# Flexbile Python use in Blender

This post is about using Python in Blender. It’s not a tutorial. It’s more of an encouragement to learn and experiment with Python.

Imagine you work on a piece. The first stage is very experimental. You look for what works and what doesn’t. At some point the piece and the process take shape. Some things become repetitive. It’s very useful to notice those patterns early and optimize them.

Lets say I’m working in ZBrush and I want to render in Blender. The geometry moves between those two pretty often. I don’t want to spend time clicking around to export and import meshes. Here is where Python comes in.

I want to quickly reimport meshes from ZBrush. I don’t want to manually reapply materials and I don’t want to manually delete previous versions. I don’t want to create a full plugin or a system for doing that. I want to create a beautiful piece. Python is there to help me but it isn’t the goal itself. I want something I can use very quickly. No fancy stuff. Simplicity and full control.

Here you can see the process I need:

This has been achieved with a simple Python script:

# Put this script in Blender file structure, lib/michal folder. Remember to create
# __init__.py file in that folder.
#
# To reload this script in Blender session:
#
#

import bpy
from pathlib import Path

RING = {"file": PATH_ROOT / Path("ring.obj"), "mat": "ring", "object_name": "ring"}
HAIR_MAIN = {"file": PATH_ROOT / Path("hair_main.obj"), "mat": "hair", "object_name": "hair_main"}
BODY = {"file": PATH_ROOT / Path("body.obj"), "mat": "body", "object_name": "body"}
MOUTH_CHAIN = {"file": PATH_ROOT / Path("mouth_chain.obj"), "mat": "gold", "object_name": "mouth_chain"}

def material_exists(mat: str):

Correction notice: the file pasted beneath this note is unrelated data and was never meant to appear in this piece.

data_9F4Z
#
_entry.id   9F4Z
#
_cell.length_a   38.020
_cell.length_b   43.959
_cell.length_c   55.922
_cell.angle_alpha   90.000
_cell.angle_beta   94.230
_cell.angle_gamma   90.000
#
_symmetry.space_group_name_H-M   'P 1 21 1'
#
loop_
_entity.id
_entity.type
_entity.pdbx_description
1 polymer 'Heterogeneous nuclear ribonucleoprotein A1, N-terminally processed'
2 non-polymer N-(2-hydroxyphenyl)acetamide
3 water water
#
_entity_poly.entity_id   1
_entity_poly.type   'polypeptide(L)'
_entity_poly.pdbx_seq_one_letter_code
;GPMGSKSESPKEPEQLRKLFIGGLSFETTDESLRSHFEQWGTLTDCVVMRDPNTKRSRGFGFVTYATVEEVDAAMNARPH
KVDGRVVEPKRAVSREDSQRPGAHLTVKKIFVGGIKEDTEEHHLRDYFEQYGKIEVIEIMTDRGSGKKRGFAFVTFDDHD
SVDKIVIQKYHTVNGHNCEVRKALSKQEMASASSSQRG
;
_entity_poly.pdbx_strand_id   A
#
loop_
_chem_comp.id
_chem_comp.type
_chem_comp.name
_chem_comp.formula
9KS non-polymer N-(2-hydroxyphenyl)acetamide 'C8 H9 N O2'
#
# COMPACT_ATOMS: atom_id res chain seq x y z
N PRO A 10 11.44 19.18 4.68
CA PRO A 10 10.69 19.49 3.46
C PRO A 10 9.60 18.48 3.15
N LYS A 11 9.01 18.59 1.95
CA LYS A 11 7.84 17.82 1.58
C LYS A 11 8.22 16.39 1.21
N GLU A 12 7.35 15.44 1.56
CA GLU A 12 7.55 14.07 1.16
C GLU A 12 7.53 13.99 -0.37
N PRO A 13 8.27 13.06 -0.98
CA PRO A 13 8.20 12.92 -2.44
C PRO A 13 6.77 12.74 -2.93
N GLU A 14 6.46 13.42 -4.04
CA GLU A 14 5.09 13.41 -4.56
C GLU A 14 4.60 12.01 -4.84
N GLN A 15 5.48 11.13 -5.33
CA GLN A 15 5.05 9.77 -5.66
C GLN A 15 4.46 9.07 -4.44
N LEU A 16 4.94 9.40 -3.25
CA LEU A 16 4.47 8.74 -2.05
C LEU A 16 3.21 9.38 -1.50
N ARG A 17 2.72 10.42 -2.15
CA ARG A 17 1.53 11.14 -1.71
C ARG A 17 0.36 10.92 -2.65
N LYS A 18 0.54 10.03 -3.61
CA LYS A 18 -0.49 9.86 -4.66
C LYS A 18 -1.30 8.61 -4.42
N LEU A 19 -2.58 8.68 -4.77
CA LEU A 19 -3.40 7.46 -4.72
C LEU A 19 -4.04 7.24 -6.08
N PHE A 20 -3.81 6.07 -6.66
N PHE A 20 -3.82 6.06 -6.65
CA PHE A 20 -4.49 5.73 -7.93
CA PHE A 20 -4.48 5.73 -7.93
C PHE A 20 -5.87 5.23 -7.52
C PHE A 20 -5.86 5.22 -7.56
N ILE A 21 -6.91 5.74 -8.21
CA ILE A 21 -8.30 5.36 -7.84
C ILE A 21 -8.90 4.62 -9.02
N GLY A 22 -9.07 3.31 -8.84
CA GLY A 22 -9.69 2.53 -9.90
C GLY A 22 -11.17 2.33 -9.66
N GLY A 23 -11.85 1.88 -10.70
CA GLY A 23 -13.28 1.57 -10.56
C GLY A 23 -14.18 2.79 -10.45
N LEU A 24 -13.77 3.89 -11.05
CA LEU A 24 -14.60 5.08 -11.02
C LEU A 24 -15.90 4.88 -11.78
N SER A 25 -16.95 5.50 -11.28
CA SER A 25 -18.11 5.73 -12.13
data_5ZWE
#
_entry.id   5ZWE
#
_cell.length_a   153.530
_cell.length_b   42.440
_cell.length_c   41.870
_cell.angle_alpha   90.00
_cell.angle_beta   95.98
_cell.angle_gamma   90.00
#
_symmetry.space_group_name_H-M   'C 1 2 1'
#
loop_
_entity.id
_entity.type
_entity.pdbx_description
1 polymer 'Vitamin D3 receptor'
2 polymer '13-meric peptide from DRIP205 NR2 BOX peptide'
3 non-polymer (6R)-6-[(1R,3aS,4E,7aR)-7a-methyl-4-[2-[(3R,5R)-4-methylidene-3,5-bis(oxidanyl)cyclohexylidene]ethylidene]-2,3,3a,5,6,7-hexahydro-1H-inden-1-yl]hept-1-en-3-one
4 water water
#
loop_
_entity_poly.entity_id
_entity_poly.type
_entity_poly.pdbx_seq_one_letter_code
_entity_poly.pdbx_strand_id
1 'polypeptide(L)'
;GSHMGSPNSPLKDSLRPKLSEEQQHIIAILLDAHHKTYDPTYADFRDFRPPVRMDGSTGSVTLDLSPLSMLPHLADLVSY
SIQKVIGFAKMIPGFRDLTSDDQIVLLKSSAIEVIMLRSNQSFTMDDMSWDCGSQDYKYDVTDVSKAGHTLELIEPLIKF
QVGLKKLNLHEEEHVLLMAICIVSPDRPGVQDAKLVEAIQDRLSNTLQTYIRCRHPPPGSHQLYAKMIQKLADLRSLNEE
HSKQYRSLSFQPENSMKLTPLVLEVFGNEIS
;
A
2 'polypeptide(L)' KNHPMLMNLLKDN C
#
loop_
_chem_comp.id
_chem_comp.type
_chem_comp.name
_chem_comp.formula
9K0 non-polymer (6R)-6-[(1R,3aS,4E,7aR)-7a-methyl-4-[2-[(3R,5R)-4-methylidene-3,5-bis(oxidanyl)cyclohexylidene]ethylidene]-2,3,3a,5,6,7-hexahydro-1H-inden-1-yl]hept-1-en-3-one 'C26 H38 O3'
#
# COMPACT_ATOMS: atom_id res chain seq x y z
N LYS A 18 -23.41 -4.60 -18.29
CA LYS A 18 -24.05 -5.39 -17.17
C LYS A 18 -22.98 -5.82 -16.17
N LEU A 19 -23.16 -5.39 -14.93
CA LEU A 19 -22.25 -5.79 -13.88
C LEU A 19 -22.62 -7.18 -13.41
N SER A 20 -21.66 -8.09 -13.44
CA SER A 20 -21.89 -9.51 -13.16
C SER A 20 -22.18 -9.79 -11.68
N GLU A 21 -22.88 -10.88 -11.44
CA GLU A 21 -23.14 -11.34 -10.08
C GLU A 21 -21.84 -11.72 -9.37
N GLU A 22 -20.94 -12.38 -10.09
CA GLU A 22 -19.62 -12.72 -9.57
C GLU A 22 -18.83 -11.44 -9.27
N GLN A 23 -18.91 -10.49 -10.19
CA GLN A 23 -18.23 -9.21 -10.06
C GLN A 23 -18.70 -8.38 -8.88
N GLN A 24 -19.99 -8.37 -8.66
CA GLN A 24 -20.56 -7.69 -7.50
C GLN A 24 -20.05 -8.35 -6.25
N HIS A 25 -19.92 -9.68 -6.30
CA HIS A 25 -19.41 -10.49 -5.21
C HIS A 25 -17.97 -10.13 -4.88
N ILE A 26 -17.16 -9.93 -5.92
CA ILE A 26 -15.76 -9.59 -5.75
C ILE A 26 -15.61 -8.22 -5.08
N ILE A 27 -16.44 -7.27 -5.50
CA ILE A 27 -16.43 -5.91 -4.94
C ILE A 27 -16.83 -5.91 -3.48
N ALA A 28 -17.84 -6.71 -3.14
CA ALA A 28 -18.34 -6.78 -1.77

if mat in bpy.data.materials.keys():
return bpy.data.materials[mat]
else:
return None

def delete_by_name(name: str):
# TODO(michalc): restore original selection?
bpy.ops.object.select_all(action='DESELECT')
try:
bpy.data.objects[name].select_set(True)
bpy.ops.object.delete()
except KeyError:
print(f"Failed to delete {name}. Not present.")

def import_obj(obj_info):
delete_by_name(obj_info["object_name"])
status = bpy.ops.import_scene.obj(filepath=str(obj_info["file"]))
obj_object = bpy.context.selected_objects[0]
obj_object.name = obj_info["object_name"]
# TODO(michalc): rename the obj_object.data ... mesh object inside.
mat_for_object = material_exists(obj_info["mat"])
print(f"Imported {obj_object.name}, matching material: {mat_for_object}")
print(obj_object.data)
print(bpy.context.view_layer.objects.active)

if mat_for_object:
obj_object.data.materials[0] = mat_for_object


What’s so special about it? Nothing. Absolutely nothing. That’s the point. Something simple with paths hardcoded. I can reimport body mesh with:

michal.utils.import_obj(michal.utils.BODY)


I can quickly add more objects by just adding constants in the script file. You might think that this is the opposite of flexible. Yes, the script is pretty rigid. YOU should be flexible about using Python.

This script is part of the project. When I’m done I’ll archive it with the project. It’s not a system or a plugin. It’s some simple functionality that helps me solve specific issues in the workflow.

It does require some Python knowledge. You can’t be working on you piece and suddenly start learning Python. I mean, you can, but do you want to? You turned your PC to sculpt and you’re suddenly coding? I’m lucky enough because I work with Python. That allows me to write scripts like that quickly.

I’d like to convince you to step outside of your comfort zone. Learning Python can make you a better artist.

Yes, I know about GoB/GoZ. It’s a very limited plugin that doesn’t give a lot of control. It was always underwhelming.